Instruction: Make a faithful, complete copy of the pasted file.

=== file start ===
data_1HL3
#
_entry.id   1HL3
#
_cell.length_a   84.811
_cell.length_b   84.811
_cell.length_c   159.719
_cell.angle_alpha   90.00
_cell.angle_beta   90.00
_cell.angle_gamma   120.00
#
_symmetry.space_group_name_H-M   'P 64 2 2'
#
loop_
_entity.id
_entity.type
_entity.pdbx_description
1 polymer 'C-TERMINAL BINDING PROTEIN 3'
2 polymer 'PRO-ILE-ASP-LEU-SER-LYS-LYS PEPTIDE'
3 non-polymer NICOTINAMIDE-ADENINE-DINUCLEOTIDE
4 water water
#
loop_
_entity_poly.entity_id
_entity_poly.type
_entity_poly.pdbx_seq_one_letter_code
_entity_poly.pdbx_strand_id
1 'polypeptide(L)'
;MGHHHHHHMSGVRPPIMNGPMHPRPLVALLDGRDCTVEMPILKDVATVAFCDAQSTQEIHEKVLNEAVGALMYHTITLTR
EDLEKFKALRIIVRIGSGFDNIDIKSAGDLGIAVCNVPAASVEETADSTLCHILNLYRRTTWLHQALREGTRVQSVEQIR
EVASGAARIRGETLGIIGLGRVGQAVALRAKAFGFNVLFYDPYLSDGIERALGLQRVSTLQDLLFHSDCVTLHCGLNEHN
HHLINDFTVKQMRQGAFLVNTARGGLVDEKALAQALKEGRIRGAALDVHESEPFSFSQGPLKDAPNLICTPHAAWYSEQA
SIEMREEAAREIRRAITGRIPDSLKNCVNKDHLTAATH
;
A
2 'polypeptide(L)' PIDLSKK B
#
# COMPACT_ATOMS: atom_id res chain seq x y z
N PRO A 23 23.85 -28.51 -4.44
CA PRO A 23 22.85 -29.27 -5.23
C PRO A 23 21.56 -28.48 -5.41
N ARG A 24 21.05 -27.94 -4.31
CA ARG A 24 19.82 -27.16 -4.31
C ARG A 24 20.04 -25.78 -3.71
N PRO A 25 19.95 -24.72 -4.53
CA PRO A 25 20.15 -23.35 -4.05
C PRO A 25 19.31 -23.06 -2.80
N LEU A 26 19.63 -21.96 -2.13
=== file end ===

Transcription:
data_1HL3
#
_entry.id   1HL3
#
_cell.length_a   84.811
_cell.length_b   84.811
_cell.length_c   159.719
_cell.angle_alpha   90.00
_cell.angle_beta   90.00
_cell.angle_gamma   120.00
#
_symmetry.space_group_name_H-M   'P 64 2 2'
#
loop_
_entity.id
_entity.type
_entity.pdbx_description
1 polymer 'C-TERMINAL BINDING PROTEIN 3'
2 polymer 'PRO-ILE-ASP-LEU-SER-LYS-LYS PEPTIDE'
3 non-polymer NICOTINAMIDE-ADENINE-DINUCLEOTIDE
4 water water
#
loop_
_entity_poly.entity_id
_entity_poly.type
_entity_poly.pdbx_seq_one_letter_code
_entity_poly.pdbx_strand_id
1 'polypeptide(L)'
;MGHHHHHHMSGVRPPIMNGPMHPRPLVALLDGRDCTVEMPILKDVATVAFCDAQSTQEIHEKVLNEAVGALMYHTITLTR
EDLEKFKALRIIVRIGSGFDNIDIKSAGDLGIAVCNVPAASVEETADSTLCHILNLYRRTTWLHQALREGTRVQSVEQIR
EVASGAARIRGETLGIIGLGRVGQAVALRAKAFGFNVLFYDPYLSDGIERALGLQRVSTLQDLLFHSDCVTLHCGLNEHN
HHLINDFTVKQMRQGAFLVNTARGGLVDEKALAQALKEGRIRGAALDVHESEPFSFSQGPLKDAPNLICTPHAAWYSEQA
SIEMREEAAREIRRAITGRIPDSLKNCVNKDHLTAATH
;
A
2 'polypeptide(L)' PIDLSKK B
#
# COMPACT_ATOMS: atom_id res chain seq x y z
N PRO A 23 23.85 -28.51 -4.44
CA PRO A 23 22.85 -29.27 -5.23
C PRO A 23 21.56 -28.48 -5.41
N ARG A 24 21.05 -27.94 -4.31
CA ARG A 24 19.82 -27.16 -4.31
C ARG A 24 20.04 -25.78 -3.71
N PRO A 25 19.95 -24.72 -4.53
CA PRO A 25 20.15 -23.35 -4.05
C PRO A 25 19.31 -23.06 -2.80
N LEU A 26 19.63 -21.96 -2.13